08/10/2020
Ensuring Animal Movement Route Sustainability

Animal Movement Route (AMR) stakeholders are working together to make an AMR Sustainable Development Roadmap, which will include an action plan and future management scheme. This idea came as a result of the AMR stakeholders meeting on October 8th, 2021. The First Deputy Minister of the Ministry of Environmental Protection and Agriculture, the Head of the National Agency for Sustainable Land Management & Land Usage Monitoring, representatives of the National Food Agency, the National Agency of the State Property, Shepherds Association of Georgia, Georgian Farmers Association, FAO National Animal Identification Registration and Traceability programme (NAITS) and Land O’Lakes participated in the meeting and discussed the future development, management and sustainability of the AMR.

 “To solve the complex problems connected to the land and management of the route we still need some help from the ALCP. Together we did seven Veterinary Safety Points and water points on the route. Now it is time to have a concrete vision and plan on the future development,’ – the Deputy Minister said.

In addition, Sheep Dipping Guidelines for Private Sheep Dips developed by the programme following Environmental, Health and Safety Assessments of three private sheep dips are ready to be approved by the National Food Agency. The guidelines provide simple operational and safety instructions for private sheep dip owners to mitigate potential environmental and health harm that can be caused by the sheep dipping process.

29/10/2021
J is for Jara

Jara took an honorable place in the Tourism Alphabet of Ajara, a new campaign implemented by the Department of Tourism and Resorts of Ajara AR. The idea is to link all 33 letters of the Georgian alphabet with attractions, locations, food, and activities worth visiting during the whole year. Jara was selected for the letter J.

Letter J will take tourists to Medzibna Village, Keda, where tourists will feel immersed with Jara hives hidden in nature.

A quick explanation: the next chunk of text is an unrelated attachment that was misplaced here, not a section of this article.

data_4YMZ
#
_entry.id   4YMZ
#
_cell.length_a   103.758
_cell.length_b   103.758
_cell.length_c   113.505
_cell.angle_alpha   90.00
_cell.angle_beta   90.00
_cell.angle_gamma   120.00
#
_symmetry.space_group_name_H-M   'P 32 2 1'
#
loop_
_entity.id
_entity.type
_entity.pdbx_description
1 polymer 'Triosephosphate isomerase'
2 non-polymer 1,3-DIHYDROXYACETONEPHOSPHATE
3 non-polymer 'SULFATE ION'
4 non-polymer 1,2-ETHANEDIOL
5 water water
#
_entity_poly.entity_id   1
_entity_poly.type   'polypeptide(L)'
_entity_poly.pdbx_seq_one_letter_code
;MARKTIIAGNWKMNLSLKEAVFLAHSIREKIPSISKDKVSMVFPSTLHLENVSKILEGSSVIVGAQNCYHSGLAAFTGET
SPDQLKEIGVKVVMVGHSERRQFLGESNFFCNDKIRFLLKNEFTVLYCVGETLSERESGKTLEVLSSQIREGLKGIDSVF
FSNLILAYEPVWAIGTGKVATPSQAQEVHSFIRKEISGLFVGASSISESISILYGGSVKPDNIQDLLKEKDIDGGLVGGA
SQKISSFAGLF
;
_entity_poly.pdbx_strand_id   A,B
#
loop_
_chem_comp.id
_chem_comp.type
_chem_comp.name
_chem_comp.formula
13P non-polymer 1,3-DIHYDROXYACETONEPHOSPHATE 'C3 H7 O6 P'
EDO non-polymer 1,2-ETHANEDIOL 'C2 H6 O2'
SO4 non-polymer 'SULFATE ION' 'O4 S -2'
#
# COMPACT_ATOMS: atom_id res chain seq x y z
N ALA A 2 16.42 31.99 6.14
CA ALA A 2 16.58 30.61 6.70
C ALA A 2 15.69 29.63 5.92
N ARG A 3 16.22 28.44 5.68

'Jara honey is a unique product, it adds cultural value to our region, so it should be a well-packaged tourism product. So far, nothing has been done by the Department of Tourism to promote Jara, travel agencies and guides do not know much about the product, so linking J with Jara will be the first step toward to Jara promotion and awareness raise from our side' -Tinatin Zoidze, chairwoman of the Department of Tourism and Resorts of Ajara.

To boost the promotion, the Department of Tourism and Resorts of Ajara also developed a short video about Jara that will be advertised through their Facebook pageVisit Batumi, tourism information centers and media channels.

05/10/2021
Bulk, Brand and Niche - Georgian Honey Export Begins to Flow

Rebounding in spite of the pandemic, export markets for Georgian honey are beginning to flow and the volume of honey is growing rapidly. In the first eight months of 2021, 117 tonnes of honey were exported to eleven countries; France, Bulgaria, USA, Canada, Hong Kong, Japan, Kazakhstan, Azerbaijan, UAE, Qatar, and Saudi Arabia. Five times more than the  21.7 tonnes of honey, exported to six countries in 2020.

A major recent development has been the establishment of a contract for wholesale bulk honey between Api Geo Ltd in Samtredia and Naturalim France Miel a large honey company in France. In September, forty-three tonnes of honey was shipped to France. A second order is now being prepared for shipment. Strict testing in France and Germany and a new factory and equipment capable of homogenizing 20t of honey at a time mean that the company is the first in Georgia to able to reliably service such a market.